This is something that will be easier in a planned future release, as it will become possible to make the categorical functions treat numeric data as numeric. (As of v0.12, it’s possible only in
How do I move the legend?#
When applying a semantic mapping to a plot, seaborn will automatically create a legend and add it to the figure. But the automatic choice of legend position is not always ideal.
With seaborn v0.11.2 or later, use the
On older versions, a common pattern was to call
ax.legend(loc=...) after plotting. While this appears to move the legend, it actually replaces it with a new one, using any labeled artists that happen to be attached to the axes. This does not consistently work across plot types. And it does not propagate the legend title or positioning tweaks that are used to format a multi-variable legend.
How can I can I change something about the figure?#
You want to make a very specific plot, and seaborn’s defaults aren’t doing it for you.
There’s basically a four-layer hierarchy to customizing a seaborn figure:
Explicit seaborn function parameters
Passed-through matplotlib keyword arguments
Matplotlib axes methods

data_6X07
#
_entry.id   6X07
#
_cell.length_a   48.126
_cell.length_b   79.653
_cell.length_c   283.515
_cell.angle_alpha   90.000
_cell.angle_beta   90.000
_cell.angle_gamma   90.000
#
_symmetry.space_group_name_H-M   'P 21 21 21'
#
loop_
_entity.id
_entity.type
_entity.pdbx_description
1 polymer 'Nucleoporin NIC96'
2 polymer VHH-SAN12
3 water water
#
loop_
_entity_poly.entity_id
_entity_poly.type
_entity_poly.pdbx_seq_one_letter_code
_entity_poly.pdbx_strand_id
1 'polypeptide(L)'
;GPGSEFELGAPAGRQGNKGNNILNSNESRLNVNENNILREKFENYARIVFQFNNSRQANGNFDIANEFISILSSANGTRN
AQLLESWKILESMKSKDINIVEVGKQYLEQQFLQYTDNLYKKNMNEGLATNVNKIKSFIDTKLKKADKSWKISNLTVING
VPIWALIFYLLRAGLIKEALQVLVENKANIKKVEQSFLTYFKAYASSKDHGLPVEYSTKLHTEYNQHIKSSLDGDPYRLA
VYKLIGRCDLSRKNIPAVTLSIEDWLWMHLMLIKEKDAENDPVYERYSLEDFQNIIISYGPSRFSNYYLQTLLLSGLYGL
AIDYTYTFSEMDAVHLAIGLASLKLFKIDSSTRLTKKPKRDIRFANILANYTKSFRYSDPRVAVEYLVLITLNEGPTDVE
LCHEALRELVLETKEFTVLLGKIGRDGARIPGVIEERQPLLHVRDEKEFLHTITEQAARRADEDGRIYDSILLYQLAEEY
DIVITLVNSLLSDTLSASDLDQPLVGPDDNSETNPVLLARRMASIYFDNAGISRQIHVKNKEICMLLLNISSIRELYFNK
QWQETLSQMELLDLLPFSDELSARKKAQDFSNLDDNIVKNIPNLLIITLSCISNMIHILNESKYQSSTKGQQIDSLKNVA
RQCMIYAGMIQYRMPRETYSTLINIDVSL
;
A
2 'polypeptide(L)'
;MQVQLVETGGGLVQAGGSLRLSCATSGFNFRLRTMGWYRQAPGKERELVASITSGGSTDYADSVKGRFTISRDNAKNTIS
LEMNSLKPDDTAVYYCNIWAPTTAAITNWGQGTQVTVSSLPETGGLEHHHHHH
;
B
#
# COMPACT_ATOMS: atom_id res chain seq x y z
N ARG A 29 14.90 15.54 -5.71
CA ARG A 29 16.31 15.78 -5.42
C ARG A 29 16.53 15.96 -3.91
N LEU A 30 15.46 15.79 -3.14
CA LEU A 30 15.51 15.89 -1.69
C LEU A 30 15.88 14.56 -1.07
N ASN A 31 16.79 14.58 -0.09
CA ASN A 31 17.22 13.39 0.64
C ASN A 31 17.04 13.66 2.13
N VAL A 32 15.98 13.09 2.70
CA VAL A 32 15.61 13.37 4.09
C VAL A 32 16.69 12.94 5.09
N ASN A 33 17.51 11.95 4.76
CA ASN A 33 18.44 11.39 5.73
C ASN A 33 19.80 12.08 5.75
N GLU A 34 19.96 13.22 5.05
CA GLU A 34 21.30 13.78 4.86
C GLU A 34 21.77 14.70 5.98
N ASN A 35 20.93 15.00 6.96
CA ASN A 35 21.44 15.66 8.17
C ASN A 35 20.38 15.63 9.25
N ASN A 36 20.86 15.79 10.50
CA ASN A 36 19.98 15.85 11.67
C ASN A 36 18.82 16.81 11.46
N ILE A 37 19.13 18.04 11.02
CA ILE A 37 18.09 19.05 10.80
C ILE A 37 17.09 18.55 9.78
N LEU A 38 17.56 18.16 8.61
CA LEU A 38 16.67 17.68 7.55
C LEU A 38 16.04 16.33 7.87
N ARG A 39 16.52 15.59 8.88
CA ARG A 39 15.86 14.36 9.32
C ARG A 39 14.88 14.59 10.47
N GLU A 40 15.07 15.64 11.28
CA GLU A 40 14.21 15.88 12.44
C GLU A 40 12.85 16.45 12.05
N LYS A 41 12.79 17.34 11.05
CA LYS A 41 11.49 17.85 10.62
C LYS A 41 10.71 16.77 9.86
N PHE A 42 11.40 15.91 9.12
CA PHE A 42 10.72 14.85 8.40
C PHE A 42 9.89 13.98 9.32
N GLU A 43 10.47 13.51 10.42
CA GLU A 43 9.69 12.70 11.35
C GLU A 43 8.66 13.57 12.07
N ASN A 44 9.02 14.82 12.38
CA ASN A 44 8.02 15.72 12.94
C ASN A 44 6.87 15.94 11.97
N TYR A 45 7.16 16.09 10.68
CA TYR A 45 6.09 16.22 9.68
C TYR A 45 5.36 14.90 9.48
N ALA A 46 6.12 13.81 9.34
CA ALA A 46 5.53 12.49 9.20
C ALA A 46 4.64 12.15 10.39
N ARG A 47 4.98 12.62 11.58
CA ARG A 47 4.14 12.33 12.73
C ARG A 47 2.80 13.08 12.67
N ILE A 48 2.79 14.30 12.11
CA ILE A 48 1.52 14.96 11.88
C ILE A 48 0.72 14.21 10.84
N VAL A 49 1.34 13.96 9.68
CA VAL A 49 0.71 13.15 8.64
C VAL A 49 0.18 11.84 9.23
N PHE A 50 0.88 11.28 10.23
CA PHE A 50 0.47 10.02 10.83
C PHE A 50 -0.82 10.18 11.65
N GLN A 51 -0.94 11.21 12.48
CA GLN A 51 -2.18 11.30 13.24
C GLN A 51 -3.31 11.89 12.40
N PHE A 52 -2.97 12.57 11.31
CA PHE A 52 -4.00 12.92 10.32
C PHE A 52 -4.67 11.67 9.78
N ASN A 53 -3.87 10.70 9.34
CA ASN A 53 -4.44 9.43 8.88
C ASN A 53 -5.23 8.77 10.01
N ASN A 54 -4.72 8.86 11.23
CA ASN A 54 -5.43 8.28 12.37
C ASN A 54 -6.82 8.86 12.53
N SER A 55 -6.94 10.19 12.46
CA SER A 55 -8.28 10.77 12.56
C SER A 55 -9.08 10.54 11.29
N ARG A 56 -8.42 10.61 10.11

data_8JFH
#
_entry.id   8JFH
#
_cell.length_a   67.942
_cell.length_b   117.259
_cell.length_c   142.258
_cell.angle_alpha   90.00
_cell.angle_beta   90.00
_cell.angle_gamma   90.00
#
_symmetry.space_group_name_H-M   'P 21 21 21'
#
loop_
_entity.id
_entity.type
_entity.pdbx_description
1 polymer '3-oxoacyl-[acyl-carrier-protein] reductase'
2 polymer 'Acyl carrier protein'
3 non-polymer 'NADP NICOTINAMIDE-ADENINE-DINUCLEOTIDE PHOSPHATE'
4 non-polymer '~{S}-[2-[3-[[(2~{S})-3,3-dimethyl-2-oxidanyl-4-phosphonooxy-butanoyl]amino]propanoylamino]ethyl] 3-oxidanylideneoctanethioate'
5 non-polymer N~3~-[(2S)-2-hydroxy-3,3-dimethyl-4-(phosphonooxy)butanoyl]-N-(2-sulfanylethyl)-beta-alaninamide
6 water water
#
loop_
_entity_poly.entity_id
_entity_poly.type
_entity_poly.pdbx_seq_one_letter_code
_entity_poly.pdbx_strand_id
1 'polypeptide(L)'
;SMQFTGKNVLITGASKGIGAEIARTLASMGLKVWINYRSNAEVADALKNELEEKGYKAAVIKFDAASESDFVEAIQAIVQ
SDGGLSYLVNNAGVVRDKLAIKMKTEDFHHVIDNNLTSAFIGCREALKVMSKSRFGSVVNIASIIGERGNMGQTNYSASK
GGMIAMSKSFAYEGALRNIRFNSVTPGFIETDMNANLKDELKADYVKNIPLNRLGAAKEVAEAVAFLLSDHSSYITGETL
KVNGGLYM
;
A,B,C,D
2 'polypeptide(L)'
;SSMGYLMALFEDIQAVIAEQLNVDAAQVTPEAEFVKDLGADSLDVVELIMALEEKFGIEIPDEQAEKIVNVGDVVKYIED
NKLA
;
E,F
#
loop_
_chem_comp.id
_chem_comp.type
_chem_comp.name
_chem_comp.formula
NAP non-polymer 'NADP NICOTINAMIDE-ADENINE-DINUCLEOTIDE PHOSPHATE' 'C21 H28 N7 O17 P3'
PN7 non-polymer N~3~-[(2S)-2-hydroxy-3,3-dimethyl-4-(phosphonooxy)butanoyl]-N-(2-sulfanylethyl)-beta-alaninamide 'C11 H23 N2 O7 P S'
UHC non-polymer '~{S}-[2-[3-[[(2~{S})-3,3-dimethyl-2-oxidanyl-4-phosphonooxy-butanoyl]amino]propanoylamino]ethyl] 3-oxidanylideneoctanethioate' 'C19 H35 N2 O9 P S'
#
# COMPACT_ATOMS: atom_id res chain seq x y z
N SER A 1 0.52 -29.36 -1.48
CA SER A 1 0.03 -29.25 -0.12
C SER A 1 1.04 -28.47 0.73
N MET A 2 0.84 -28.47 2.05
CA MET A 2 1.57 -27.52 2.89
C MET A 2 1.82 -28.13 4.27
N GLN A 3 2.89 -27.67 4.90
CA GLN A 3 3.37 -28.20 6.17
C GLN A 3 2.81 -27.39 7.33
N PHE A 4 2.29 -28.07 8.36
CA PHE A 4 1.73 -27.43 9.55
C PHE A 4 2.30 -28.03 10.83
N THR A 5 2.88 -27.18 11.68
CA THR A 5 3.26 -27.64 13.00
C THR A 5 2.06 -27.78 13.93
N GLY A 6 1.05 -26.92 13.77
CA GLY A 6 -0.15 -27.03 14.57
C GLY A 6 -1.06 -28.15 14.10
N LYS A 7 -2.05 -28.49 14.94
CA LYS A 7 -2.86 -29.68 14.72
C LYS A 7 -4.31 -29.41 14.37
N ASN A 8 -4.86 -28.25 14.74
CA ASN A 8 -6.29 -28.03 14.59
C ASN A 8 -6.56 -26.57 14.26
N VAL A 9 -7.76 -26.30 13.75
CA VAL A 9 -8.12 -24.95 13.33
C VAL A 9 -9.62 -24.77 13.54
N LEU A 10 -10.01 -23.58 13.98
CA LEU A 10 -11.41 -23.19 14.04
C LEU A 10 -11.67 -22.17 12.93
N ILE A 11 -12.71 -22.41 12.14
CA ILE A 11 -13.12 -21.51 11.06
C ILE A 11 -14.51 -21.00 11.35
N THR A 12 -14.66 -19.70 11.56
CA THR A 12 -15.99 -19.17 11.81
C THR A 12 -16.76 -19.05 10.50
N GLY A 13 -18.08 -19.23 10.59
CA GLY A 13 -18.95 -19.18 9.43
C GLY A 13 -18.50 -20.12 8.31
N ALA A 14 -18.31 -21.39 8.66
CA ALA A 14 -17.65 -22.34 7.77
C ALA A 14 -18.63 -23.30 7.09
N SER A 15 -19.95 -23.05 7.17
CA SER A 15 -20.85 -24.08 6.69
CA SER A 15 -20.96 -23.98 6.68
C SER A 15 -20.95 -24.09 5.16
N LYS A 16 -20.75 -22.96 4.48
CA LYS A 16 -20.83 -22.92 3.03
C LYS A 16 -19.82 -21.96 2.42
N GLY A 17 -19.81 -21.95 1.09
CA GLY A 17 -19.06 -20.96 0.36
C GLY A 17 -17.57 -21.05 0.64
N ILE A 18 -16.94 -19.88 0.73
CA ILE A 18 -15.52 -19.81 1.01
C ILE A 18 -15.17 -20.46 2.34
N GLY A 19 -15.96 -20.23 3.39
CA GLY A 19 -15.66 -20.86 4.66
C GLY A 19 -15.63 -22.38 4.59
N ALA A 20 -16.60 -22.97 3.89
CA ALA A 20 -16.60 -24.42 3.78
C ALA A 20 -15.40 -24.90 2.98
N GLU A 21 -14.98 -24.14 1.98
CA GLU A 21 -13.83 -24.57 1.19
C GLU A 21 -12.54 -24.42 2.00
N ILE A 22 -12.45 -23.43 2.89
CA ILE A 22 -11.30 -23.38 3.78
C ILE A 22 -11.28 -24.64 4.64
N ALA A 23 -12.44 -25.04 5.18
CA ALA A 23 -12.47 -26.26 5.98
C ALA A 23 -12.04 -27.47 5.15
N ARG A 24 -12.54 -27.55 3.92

Matplotlib artist methods
First, read through the API docs for the relevant seaborn function. Each has a lot of parameters (probably too many), and you may be able to accomplish your desired customization using seaborn’s own API.
But seaborn does delegate a lot of customization to matplotlib. Most functions have
**kwargs in their signature, which will catch extra keyword arguments and pass them through to the underlying matplotlib function. For example,
scatterplot() has a number of parameters, but you can also use any valid keyword argument for
matplotlib.axes.Axes.scatter(), which it calls internally.
Passing through keyword arguments lets you customize the artists that represent data, but often you will want to customize other aspects of the figure, such as labels, ticks, and titles. You can do this by calling methods on the object that seaborn’s plotting functions return. Depending on whether you’re calling an axes-level or figure-level function, this may be a
matplotlib.axes.Axes object or a seaborn wrapper (such as
seaborn.FacetGrid). Both kinds of objects have numerous methods that you can call to customize nearly anything about the figure. The easiest thing is usually to call
seaborn.FacetGrid.set(), which let you modify multiple attributes at once, e.g.: